It is unlikely that anyone who reads comics regularly will be surprised by Zetta Elliott’s answer to the question posed in her January 6, 2014 post, “Do Comics Empower Black Girls?” She’s doubtful, and understandably so, given the hypersexualized objectification of women that dominates superhero comics. Nevertheless, comics can tell deeply rewarding, complex stories about black women that affirm their intelligence, compassion, strength, and beauty on multiple visual and verbal registers. So I come away from the question with a different response, not only as someone who studies race and comics, but also as a black girl who has found much to love in a comic book.
Let’s be clear, though, about the term “comics.” Critics often take issue with the depiction of women in superhero titles produced by Marvel (Disney) or DC Comics (Time Warner), but it’s a mistake to equate the superhero genre and its transmedia properties with the entire comics form. This isn’t to say that mainstream superhero comics completely ignore the lives of women of color or refuse to engage contentious social issues. Storm is one of the most well known heroines of any race to wear a cape and a Wakandan princess has held the title of Black Panther. The new Ms. Marvel is Kamala Khan, a Muslim Pakistani-American teenager from New Jersey.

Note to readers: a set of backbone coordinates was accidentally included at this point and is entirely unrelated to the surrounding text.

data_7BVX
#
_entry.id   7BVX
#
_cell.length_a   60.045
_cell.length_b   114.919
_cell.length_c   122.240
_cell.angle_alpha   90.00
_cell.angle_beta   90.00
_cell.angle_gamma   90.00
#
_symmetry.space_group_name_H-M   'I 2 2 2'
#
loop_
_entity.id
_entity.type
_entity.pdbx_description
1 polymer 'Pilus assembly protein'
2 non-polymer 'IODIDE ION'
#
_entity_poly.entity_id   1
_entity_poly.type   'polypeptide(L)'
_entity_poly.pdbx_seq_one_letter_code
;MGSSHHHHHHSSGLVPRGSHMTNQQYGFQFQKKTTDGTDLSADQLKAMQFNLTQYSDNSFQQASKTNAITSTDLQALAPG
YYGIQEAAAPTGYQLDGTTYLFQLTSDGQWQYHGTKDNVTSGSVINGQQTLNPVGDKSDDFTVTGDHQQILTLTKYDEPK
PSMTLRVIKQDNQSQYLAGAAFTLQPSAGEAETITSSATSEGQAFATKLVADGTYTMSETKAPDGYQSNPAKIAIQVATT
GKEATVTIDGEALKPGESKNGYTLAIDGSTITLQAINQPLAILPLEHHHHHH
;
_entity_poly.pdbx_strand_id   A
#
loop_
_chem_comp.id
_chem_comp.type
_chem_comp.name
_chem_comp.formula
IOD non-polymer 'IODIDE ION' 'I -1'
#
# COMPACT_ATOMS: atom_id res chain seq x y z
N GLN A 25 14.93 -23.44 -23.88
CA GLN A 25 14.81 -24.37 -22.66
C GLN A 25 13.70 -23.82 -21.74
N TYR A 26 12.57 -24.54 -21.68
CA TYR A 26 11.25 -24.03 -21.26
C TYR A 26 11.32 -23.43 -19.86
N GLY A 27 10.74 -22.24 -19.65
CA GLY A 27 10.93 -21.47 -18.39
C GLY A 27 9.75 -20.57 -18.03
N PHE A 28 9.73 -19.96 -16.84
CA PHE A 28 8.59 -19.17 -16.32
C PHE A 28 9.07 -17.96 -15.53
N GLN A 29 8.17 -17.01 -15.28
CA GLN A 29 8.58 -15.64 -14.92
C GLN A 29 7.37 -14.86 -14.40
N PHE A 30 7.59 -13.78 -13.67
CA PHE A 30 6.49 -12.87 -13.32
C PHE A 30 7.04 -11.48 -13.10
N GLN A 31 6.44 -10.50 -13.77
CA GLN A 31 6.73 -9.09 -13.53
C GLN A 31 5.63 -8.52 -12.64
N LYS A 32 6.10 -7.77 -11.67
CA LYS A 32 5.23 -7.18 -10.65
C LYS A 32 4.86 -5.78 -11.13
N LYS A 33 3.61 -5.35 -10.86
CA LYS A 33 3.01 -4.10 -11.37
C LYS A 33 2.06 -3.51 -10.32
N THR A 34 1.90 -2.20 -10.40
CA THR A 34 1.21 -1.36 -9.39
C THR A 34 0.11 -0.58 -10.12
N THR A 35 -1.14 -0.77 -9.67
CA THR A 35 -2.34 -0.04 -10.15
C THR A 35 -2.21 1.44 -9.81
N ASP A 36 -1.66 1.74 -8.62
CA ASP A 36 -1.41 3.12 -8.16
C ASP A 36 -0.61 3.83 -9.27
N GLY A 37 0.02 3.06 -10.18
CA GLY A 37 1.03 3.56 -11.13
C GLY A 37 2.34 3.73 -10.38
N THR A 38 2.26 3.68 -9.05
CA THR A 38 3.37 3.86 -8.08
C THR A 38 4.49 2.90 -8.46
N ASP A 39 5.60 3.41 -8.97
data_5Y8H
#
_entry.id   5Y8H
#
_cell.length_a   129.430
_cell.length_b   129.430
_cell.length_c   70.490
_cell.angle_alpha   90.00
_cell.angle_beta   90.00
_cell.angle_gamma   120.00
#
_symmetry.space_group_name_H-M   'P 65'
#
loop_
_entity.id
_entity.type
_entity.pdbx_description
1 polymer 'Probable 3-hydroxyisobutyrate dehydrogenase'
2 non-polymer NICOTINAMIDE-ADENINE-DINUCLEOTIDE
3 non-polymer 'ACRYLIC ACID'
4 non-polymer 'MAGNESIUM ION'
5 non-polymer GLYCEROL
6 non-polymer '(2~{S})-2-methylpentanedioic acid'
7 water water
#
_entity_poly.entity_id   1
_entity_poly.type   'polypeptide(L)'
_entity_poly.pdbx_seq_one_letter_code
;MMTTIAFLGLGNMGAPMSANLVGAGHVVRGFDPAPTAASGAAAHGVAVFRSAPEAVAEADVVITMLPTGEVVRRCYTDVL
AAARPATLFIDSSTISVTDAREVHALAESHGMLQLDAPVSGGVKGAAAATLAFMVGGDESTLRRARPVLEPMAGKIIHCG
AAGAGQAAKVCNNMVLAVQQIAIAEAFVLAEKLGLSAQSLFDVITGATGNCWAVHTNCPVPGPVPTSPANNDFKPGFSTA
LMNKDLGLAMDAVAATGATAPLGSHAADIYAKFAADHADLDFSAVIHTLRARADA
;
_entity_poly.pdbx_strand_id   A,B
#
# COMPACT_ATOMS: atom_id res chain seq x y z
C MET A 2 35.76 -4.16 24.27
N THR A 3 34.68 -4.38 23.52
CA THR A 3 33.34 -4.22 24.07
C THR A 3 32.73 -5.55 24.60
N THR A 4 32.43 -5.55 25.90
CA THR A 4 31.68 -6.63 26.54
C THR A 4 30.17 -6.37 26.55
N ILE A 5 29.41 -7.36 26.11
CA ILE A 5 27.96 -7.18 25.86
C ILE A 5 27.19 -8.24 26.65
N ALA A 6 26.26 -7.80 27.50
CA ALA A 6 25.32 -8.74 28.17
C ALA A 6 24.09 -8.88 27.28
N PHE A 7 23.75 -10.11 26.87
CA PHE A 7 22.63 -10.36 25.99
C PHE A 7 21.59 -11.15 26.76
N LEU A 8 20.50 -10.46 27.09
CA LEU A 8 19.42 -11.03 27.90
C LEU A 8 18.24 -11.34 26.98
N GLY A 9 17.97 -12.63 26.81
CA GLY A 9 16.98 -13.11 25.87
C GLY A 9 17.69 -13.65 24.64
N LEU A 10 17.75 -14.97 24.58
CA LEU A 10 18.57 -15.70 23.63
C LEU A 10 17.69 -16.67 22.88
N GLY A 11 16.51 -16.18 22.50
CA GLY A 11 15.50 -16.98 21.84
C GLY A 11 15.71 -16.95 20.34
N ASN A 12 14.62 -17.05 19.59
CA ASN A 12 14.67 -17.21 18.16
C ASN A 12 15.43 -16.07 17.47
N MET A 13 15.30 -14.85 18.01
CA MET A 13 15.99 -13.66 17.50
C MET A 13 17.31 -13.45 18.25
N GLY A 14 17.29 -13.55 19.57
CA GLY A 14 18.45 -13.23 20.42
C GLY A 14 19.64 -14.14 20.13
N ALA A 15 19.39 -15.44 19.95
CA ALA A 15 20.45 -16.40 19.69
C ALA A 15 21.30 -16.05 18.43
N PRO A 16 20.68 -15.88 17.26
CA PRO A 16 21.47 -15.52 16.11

Yet one need only look back at Don McGregor’s account of his exchange with Stan Lee over Marvel’s first interracial kiss – or more recently, “Batwomangate” – to get a sense of the effort required to take even small, measured risks in a mainstream superhero comic. But what about fantasy, romance, horror, slice-of-life, and adventure stories? What about small and independent presses or self-published titles? What about comics produced outside the United States?